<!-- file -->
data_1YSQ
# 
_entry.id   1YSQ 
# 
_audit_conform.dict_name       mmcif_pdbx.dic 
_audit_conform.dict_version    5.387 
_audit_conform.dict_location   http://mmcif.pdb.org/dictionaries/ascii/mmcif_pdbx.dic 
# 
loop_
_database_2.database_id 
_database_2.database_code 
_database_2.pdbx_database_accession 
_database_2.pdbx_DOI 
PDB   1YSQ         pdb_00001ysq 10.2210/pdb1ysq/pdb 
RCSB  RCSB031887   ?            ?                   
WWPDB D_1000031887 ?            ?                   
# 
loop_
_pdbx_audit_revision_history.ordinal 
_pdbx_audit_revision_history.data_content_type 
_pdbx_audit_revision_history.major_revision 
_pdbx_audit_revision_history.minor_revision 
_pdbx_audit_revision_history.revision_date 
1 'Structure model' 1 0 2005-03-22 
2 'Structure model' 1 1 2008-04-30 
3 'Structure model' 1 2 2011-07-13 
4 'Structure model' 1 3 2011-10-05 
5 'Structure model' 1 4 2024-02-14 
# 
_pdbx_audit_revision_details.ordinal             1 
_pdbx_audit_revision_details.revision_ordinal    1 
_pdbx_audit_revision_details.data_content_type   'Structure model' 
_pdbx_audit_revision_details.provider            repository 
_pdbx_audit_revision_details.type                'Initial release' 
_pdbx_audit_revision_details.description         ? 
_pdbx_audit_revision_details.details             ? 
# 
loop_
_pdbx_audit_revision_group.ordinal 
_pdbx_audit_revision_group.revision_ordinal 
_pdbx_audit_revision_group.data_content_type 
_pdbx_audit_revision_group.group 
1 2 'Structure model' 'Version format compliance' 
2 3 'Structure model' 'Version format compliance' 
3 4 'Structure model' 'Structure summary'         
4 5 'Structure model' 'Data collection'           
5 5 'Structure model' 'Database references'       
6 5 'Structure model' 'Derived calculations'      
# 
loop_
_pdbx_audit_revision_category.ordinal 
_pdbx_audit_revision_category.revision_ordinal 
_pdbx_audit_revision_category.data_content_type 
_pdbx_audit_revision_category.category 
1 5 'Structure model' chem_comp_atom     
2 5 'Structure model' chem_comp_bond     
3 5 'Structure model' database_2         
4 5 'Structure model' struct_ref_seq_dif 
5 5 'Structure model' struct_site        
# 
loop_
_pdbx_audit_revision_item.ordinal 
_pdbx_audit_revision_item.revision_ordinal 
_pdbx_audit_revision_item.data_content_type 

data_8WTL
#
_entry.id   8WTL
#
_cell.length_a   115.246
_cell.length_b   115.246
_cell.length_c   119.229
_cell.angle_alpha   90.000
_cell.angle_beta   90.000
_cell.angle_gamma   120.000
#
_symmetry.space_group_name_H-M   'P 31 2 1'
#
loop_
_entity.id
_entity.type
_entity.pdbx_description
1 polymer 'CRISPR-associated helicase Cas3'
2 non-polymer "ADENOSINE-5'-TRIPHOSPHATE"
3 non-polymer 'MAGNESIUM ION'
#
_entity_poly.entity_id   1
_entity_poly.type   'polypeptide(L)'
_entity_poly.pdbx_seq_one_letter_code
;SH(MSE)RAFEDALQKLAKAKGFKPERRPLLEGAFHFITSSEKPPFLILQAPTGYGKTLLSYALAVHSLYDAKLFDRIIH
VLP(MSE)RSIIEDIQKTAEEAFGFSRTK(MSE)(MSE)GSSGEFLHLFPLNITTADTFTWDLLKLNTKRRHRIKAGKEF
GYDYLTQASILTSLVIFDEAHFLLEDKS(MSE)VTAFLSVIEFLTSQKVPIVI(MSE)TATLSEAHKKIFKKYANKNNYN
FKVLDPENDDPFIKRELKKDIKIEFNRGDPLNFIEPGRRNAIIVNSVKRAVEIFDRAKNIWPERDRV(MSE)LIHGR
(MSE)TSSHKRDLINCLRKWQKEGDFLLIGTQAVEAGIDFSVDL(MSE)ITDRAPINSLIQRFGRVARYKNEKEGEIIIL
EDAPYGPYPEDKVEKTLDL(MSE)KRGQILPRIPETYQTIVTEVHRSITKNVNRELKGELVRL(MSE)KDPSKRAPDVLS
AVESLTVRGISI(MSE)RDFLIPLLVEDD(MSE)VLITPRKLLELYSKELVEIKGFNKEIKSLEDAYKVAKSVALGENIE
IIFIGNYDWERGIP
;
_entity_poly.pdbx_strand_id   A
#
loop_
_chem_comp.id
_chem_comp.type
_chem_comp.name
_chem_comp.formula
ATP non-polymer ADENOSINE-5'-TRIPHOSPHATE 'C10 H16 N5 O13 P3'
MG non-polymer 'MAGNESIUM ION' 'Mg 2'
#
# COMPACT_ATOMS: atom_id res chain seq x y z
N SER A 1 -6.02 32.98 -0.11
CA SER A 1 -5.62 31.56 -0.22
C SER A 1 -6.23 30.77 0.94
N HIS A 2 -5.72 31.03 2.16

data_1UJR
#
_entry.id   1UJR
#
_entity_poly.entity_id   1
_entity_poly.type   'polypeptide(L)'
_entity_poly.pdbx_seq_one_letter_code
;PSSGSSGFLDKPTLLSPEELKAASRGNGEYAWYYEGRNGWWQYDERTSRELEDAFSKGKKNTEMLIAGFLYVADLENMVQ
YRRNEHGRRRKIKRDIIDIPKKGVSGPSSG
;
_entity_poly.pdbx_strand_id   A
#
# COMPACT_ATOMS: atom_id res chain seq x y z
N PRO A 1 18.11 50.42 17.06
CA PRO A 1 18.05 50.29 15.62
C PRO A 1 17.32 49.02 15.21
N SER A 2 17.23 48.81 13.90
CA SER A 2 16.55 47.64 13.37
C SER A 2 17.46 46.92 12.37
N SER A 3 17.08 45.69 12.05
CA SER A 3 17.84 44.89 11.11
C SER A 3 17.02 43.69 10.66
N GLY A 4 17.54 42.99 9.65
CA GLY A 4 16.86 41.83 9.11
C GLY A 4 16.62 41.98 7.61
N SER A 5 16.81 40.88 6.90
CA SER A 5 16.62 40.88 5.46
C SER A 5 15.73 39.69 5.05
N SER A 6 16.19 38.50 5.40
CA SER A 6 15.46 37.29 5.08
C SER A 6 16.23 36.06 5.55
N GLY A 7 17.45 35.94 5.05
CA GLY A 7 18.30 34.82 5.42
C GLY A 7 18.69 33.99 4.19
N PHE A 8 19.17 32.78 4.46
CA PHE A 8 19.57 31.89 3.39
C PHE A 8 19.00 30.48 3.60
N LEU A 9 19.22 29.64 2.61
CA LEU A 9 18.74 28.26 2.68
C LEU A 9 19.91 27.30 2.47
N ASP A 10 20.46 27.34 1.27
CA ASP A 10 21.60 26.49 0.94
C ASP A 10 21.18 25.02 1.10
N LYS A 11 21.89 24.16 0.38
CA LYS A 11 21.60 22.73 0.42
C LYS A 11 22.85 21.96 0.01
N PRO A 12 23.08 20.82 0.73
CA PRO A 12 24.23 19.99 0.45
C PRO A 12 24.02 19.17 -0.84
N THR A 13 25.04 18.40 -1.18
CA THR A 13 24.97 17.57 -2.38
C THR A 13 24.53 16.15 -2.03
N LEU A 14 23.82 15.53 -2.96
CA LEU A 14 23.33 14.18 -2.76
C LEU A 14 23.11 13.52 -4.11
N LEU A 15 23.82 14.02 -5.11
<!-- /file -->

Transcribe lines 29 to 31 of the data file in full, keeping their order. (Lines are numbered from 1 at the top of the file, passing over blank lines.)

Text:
# 
_pdbx_audit_revision_details.ordinal             1 
_pdbx_audit_revision_details.revision_ordinal    1 